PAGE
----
In 2000, Tony Blair’s Labour government enacted legislation designed to control the funding not only of election campaigns but also of referendums. The Political Parties, Elections and Referendums Act (PPERA) had three main objectives: to limit the cost of national campaigns, to ban foreign donations to campaigns, and to require transparency of donations above a given threshold. Expenditure by candidates on constituency campaigning had already been subject to controls introduced as far back as 1883.
Laws designed to regulate political funding are notoriously tricky and are subject to loopholes and ambiguities. These lead to misunderstanding as well as litigation. Terms which seem simple enough — “donation” or “publication” or “campaign” — turn out to be legal minefields. Thus, PPERA attempted to define “donations” as including the provision of “services”. These “services” were to be included as “notional” donations at rates no lower than estimated market rates with a maximum discount of 10 per cent. However, voluntary “services” could be provided in a donor’s “free time” without being counted. These obscure provisions may — as we shall see — have a vital relevance to the referendum campaign. According to PPERA, the limits on campaign spending apply to a set period of time of up to six months before a referendum. For the EU referendum, the campaign period started on 15 April. The purdah period for publications produced by the Government is shorter — only 28 days. When the government circulated to each household a brochure setting out the case against voting to leave the EU, it was following the letter of the law. It circulated the literature in April before the official campaign period started. Whether it was acting in the spirit of fairness has elicited differing views.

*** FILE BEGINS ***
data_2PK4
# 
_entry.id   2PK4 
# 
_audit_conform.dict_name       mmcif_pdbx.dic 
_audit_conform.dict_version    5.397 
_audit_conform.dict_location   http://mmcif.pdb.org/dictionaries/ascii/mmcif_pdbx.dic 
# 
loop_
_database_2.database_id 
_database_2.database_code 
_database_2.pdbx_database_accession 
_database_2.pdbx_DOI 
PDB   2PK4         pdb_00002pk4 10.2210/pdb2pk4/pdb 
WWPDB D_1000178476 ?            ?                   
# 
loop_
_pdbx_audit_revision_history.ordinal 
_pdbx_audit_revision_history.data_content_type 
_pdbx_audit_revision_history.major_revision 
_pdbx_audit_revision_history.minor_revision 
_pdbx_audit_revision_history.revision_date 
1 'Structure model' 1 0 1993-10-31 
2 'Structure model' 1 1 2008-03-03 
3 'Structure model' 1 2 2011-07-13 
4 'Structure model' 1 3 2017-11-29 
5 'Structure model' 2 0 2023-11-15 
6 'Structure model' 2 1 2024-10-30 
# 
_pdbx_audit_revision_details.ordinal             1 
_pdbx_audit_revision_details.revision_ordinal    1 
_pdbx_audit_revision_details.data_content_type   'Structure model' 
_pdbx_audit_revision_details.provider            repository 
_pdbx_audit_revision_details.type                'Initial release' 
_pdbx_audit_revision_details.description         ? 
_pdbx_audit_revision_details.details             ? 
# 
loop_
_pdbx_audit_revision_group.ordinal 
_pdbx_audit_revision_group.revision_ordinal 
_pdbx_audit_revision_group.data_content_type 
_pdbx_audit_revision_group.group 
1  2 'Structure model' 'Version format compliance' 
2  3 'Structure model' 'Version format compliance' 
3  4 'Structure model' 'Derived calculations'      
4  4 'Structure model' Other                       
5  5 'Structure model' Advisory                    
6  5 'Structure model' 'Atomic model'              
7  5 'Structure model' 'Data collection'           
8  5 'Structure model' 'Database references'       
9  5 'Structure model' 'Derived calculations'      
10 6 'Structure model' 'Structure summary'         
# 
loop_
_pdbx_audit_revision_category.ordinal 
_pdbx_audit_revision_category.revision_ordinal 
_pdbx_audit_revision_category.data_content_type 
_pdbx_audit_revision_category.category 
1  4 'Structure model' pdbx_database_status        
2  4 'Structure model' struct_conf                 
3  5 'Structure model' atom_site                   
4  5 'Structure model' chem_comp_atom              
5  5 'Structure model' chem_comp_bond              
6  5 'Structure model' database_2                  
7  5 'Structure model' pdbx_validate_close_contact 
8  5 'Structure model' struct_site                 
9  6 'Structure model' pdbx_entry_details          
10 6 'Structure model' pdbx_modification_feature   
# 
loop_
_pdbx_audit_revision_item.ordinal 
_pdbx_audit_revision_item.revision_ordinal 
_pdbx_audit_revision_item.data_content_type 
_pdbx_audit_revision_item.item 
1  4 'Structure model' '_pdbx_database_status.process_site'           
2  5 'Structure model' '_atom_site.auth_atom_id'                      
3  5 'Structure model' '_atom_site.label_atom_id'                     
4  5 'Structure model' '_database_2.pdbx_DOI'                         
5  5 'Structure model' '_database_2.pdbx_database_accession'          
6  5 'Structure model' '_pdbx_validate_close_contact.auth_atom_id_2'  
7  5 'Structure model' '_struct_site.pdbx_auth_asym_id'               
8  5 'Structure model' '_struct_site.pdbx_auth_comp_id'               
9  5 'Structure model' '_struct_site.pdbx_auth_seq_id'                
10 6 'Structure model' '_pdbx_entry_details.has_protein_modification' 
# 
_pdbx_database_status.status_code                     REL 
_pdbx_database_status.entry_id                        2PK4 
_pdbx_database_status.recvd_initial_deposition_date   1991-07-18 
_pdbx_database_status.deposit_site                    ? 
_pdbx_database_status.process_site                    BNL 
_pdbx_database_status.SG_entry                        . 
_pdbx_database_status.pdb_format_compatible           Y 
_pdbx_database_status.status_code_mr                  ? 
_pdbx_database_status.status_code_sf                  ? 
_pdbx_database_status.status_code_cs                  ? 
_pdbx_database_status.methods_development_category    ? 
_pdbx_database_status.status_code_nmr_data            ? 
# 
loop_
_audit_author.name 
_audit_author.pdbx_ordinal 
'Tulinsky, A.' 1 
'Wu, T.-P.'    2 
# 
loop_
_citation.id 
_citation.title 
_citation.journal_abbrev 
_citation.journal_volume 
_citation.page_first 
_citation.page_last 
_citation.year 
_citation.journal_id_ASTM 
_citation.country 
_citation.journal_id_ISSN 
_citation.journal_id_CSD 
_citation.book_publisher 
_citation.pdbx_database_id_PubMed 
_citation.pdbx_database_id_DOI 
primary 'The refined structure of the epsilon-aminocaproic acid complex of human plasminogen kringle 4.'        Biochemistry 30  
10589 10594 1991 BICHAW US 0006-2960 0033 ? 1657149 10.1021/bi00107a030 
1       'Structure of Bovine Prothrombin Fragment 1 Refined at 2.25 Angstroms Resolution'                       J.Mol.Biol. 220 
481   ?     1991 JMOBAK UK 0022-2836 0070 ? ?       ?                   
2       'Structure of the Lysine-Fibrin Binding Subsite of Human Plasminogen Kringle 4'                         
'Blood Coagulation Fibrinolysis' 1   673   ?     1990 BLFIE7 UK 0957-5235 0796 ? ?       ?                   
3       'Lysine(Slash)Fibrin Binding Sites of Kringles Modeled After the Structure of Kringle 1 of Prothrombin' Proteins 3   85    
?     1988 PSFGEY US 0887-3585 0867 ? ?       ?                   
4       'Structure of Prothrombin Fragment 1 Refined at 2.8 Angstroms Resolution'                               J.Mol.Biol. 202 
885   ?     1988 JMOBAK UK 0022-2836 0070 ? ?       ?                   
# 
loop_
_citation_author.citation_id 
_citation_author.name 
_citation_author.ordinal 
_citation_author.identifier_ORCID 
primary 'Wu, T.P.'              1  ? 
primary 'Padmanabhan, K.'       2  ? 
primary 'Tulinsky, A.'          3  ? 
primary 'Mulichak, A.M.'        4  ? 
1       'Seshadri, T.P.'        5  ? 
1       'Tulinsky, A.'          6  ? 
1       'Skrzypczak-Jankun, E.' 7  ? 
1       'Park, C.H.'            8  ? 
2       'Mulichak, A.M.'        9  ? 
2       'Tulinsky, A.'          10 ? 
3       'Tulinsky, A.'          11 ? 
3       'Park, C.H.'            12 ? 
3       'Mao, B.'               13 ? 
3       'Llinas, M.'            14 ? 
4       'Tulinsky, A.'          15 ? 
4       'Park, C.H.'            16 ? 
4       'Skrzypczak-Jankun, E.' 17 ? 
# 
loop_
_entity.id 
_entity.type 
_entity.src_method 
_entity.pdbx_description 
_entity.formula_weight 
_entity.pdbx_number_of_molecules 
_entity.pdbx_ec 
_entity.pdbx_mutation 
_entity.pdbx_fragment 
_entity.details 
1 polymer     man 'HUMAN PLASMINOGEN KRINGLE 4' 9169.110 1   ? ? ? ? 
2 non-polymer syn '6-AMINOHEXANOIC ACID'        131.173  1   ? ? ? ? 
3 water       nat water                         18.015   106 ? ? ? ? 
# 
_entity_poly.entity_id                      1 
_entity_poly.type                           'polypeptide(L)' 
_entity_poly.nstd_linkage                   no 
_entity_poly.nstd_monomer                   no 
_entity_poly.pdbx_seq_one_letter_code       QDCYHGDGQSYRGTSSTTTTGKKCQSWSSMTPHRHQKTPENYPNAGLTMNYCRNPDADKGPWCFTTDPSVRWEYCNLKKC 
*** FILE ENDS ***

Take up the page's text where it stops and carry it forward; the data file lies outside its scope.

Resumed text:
A point of potential legal conflict is whether materials supporting the “Remain” case posted by the government on the internet before the 28-day purdah period then have to be removed. Bernard Jenkin had clearly taken legal advice when he questioned Cameron on May 4. He complained that the Cabinet Secretary, Sir Jeremy Heywood, had written to tell him that such material would remain on the internet. Jenkin stated that the Speaker’s Counsel had advised that it was “abundantly clear” that this would contravene PPERA. Cameron replied that this seemed an “extreme” interpretation of Section 125 of the Act. Jenkin then cited a 1937 precedent about the meaning of the term “publication” as it might apply to an internet post and warned Cameron either to accept his interpretation and remove any pro-Remain literature from official websites 28 days before the poll or “to expect a letter before action and, if we can raise the money, expect a writ”.
Following this tense exchange, the conflict over this specific aspect of the referendum rules has deepened. Cameron informed the House of Commons’s constitutional committee (chaired by Jenkin) that the government’s legal advisors confirmed the legality of the government’s position; the Electoral Commission gave advice half way between the government’s position and that of Jenkin. On May 17, the Speaker’s Counsel — the Commons in-house lawyer issued advice which fully backed Jenkin’s argument that the government would be acting illegally if it continued to display on its websites pro-Remain literature published before the 28-day purdah period. A real mess.
The question of publication of pro-EU literature by the government during the four weeks before the poll and free of the constraints of the spending limits imposed by PPERA is not the only point of possible legal conflict. Nor is it necessarily the most significant. A separate question arises from the active involvement of leading foreign politicians in the campaign. US President Barack Obama used a visit to London to campaign explicitly and repeatedly in favour of continued UK membership of the EU. It has been reported that former President Bill Clinton is planning to do the same. This is apart from the information activities of EU organs.